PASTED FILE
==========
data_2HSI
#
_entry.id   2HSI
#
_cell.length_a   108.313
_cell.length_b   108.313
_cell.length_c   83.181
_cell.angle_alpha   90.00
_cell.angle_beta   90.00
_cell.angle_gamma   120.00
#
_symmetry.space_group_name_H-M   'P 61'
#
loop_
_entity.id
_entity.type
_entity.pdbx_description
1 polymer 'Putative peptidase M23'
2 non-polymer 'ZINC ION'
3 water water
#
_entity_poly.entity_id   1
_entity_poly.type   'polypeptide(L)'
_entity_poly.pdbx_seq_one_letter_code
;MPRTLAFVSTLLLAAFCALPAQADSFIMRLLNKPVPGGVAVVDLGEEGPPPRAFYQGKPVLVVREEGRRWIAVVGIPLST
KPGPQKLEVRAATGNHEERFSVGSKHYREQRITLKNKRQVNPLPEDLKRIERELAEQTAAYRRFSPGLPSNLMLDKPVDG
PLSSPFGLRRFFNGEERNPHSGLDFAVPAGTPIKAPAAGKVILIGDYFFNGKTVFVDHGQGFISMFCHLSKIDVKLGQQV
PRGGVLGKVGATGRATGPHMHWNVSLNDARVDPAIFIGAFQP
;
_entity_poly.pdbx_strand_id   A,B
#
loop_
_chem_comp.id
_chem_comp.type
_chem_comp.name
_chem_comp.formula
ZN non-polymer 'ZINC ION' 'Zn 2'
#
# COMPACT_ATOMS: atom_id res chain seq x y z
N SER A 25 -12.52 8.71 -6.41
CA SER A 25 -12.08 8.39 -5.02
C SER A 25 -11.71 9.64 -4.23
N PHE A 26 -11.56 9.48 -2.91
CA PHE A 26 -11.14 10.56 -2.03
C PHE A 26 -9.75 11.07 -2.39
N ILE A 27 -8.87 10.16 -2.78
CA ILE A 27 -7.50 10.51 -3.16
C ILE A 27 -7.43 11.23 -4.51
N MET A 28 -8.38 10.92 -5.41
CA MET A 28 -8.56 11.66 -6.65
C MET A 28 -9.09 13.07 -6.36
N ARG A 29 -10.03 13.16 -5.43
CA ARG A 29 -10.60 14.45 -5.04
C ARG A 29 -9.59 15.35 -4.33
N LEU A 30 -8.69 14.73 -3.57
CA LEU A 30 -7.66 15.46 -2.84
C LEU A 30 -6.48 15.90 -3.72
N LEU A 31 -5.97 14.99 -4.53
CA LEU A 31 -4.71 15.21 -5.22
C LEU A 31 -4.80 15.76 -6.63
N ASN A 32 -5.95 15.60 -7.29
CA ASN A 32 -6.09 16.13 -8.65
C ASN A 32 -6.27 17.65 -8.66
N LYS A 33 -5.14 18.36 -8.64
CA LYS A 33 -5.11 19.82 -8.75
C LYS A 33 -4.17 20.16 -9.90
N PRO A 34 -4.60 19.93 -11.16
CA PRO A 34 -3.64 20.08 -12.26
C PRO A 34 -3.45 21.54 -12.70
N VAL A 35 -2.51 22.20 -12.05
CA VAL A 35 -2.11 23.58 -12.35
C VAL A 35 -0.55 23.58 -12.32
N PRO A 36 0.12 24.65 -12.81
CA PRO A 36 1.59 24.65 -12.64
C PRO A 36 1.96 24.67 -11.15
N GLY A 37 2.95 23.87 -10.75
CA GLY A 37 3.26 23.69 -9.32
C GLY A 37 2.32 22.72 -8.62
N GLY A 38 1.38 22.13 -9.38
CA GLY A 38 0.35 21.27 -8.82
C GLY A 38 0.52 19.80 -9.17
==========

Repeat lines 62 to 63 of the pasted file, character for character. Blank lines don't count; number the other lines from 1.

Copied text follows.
CA ASN A 32 -6.09 16.13 -8.65
C ASN A 32 -6.27 17.65 -8.66